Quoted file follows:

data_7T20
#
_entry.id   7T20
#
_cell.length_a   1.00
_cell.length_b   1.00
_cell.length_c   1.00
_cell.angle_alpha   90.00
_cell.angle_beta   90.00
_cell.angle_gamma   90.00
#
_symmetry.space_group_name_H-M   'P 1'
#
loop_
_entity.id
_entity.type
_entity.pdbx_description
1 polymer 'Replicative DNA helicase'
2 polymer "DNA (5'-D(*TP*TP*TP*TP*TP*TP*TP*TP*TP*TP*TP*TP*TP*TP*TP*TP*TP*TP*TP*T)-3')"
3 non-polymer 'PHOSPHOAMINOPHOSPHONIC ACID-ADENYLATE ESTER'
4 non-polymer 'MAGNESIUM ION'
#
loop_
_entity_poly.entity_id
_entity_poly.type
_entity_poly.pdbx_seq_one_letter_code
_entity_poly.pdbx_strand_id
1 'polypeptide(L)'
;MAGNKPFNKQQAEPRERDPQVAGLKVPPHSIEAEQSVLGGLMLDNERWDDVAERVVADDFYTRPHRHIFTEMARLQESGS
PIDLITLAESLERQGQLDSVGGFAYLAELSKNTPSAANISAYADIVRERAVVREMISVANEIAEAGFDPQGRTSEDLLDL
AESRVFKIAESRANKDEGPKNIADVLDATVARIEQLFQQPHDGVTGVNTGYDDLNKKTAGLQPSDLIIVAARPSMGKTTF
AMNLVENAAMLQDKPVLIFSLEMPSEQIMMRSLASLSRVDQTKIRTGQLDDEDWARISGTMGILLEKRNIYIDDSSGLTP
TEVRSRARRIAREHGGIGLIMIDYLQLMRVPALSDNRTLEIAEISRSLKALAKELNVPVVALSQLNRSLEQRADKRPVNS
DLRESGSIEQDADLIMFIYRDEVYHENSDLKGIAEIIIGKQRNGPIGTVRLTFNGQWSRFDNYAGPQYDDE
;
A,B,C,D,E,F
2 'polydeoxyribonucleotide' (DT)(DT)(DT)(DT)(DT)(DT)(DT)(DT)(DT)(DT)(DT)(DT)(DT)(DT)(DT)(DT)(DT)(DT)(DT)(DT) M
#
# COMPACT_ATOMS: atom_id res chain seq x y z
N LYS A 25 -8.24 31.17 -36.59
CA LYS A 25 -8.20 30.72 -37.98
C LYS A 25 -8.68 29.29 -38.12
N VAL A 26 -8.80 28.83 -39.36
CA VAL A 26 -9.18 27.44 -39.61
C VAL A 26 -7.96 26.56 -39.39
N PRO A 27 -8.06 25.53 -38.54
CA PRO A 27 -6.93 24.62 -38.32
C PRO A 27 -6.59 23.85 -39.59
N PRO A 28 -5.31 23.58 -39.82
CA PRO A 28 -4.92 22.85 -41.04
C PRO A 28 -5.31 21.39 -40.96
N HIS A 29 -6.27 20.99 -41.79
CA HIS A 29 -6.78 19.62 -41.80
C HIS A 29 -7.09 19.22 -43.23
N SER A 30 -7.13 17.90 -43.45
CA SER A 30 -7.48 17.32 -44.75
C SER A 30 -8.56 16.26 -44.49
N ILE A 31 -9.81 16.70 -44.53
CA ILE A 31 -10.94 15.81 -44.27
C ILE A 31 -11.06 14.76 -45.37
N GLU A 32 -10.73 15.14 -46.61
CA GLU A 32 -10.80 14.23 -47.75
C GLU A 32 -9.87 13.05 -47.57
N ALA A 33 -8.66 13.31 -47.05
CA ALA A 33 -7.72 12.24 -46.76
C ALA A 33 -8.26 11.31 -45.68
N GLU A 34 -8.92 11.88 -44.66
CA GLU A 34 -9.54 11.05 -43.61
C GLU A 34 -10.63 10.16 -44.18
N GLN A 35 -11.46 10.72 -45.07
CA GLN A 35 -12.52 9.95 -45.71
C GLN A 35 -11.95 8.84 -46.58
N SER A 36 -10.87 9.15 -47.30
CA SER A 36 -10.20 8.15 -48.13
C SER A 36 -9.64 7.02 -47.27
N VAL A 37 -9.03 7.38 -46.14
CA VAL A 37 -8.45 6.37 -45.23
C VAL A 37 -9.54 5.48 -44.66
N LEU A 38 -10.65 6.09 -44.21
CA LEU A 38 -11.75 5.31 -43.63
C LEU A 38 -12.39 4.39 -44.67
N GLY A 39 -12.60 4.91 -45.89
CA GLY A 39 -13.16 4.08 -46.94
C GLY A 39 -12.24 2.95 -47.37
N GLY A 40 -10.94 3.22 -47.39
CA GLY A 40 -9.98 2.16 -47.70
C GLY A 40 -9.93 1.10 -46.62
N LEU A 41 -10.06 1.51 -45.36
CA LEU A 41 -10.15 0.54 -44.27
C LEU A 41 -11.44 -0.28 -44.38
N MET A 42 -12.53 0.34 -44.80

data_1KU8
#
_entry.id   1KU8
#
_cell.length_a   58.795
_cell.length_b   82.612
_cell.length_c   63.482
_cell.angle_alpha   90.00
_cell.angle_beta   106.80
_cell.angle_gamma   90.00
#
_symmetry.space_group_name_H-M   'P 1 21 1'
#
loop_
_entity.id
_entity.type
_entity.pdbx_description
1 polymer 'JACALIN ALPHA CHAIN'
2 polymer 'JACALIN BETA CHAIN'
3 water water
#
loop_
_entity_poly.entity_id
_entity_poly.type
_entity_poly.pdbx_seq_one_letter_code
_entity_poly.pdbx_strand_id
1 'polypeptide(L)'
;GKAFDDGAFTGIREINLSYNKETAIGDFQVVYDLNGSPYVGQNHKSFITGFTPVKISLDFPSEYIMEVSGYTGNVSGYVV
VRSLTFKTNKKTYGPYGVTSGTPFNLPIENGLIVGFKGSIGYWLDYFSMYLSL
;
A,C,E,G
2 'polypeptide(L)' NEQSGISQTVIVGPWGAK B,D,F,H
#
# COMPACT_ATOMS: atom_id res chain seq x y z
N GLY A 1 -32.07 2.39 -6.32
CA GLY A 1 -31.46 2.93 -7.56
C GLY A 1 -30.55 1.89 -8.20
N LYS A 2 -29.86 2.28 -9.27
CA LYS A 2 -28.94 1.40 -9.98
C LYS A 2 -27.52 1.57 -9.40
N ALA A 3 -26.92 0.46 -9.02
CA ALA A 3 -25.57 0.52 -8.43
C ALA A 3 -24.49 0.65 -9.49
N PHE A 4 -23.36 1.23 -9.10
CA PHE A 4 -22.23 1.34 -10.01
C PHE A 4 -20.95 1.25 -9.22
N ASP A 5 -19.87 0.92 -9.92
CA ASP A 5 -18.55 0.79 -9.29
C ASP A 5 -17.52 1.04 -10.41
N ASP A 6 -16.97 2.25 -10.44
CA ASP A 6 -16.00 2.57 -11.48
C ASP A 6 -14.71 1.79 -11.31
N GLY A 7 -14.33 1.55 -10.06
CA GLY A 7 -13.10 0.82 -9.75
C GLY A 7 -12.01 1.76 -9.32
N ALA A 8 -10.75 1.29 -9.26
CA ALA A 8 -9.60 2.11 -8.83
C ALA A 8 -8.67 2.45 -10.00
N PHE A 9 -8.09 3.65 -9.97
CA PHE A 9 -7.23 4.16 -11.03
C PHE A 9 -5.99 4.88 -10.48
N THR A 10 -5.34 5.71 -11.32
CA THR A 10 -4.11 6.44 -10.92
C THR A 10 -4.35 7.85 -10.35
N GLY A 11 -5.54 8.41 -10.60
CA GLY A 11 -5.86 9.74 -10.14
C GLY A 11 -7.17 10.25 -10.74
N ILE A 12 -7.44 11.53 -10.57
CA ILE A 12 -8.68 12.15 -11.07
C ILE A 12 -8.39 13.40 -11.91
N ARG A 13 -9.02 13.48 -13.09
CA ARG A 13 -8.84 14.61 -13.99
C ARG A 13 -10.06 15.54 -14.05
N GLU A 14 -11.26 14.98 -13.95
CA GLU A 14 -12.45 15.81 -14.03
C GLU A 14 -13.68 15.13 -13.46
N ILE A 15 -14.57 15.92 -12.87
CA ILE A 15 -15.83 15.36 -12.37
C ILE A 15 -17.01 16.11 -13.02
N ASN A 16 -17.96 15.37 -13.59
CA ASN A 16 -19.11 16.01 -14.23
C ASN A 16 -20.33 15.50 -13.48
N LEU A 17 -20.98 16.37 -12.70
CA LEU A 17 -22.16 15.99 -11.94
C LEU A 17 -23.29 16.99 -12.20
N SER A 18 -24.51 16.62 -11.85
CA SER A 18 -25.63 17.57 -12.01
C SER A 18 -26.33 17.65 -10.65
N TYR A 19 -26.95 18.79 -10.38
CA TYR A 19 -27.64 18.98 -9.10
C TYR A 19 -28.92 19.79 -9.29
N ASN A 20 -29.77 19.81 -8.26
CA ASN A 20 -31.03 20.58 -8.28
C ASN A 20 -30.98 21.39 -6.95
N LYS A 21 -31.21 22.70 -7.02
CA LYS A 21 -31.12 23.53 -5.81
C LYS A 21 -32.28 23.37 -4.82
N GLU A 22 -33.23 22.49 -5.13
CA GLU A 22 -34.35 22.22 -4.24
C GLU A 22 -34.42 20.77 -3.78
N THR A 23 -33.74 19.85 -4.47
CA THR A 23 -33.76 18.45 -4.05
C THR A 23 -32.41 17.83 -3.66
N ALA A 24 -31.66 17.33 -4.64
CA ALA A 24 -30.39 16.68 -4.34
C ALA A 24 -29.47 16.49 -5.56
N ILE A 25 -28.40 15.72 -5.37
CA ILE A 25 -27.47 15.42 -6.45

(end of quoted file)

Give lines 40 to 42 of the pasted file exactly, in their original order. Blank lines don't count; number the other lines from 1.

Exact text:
N LYS A 25 -8.24 31.17 -36.59
CA LYS A 25 -8.20 30.72 -37.98
C LYS A 25 -8.68 29.29 -38.12